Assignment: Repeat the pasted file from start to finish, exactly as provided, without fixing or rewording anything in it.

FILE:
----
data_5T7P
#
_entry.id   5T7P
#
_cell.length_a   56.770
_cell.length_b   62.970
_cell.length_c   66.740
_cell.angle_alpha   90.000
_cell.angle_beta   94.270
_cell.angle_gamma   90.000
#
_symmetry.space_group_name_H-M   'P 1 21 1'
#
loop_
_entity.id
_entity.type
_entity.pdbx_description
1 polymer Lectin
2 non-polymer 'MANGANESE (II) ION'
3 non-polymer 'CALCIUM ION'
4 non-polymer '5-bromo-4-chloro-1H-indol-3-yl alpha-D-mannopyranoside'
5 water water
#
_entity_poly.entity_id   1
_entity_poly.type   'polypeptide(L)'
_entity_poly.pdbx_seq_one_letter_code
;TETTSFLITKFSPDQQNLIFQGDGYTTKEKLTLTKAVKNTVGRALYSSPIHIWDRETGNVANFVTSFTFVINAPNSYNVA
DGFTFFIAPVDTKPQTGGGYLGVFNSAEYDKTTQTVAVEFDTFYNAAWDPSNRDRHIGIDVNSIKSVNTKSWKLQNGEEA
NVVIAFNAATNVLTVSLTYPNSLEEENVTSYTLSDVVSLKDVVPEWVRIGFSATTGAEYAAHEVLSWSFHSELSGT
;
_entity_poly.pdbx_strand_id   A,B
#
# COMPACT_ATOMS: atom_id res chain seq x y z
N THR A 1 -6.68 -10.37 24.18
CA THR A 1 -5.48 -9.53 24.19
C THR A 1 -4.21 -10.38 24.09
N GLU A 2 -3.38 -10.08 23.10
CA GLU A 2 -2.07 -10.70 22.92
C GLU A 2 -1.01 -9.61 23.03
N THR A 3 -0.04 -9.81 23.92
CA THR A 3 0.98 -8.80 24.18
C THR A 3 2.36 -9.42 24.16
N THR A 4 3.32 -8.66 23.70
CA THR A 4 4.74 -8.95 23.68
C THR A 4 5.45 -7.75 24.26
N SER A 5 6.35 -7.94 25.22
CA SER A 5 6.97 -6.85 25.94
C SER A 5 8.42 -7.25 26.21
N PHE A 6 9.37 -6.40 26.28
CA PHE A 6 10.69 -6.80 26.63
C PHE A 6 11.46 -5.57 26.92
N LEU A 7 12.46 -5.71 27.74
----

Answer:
data_5T7P
#
_entry.id   5T7P
#
_cell.length_a   56.770
_cell.length_b   62.970
_cell.length_c   66.740
_cell.angle_alpha   90.000
_cell.angle_beta   94.270
_cell.angle_gamma   90.000
#
_symmetry.space_group_name_H-M   'P 1 21 1'
#
loop_
_entity.id
_entity.type
_entity.pdbx_description
1 polymer Lectin
2 non-polymer 'MANGANESE (II) ION'
3 non-polymer 'CALCIUM ION'
4 non-polymer '5-bromo-4-chloro-1H-indol-3-yl alpha-D-mannopyranoside'
5 water water
#
_entity_poly.entity_id   1
_entity_poly.type   'polypeptide(L)'
_entity_poly.pdbx_seq_one_letter_code
;TETTSFLITKFSPDQQNLIFQGDGYTTKEKLTLTKAVKNTVGRALYSSPIHIWDRETGNVANFVTSFTFVINAPNSYNVA
DGFTFFIAPVDTKPQTGGGYLGVFNSAEYDKTTQTVAVEFDTFYNAAWDPSNRDRHIGIDVNSIKSVNTKSWKLQNGEEA
NVVIAFNAATNVLTVSLTYPNSLEEENVTSYTLSDVVSLKDVVPEWVRIGFSATTGAEYAAHEVLSWSFHSELSGT
;
_entity_poly.pdbx_strand_id   A,B
#
# COMPACT_ATOMS: atom_id res chain seq x y z
N THR A 1 -6.68 -10.37 24.18
CA THR A 1 -5.48 -9.53 24.19
C THR A 1 -4.21 -10.38 24.09
N GLU A 2 -3.38 -10.08 23.10
CA GLU A 2 -2.07 -10.70 22.92
C GLU A 2 -1.01 -9.61 23.03
N THR A 3 -0.04 -9.81 23.92
CA THR A 3 0.98 -8.80 24.18
C THR A 3 2.36 -9.42 24.16
N THR A 4 3.32 -8.66 23.70
CA THR A 4 4.74 -8.95 23.68
C THR A 4 5.45 -7.75 24.26
N SER A 5 6.35 -7.94 25.22
CA SER A 5 6.97 -6.85 25.94
C SER A 5 8.42 -7.25 26.21
N PHE A 6 9.37 -6.40 26.28
CA PHE A 6 10.69 -6.80 26.63
C PHE A 6 11.46 -5.57 26.92
N LEU A 7 12.46 -5.71 27.74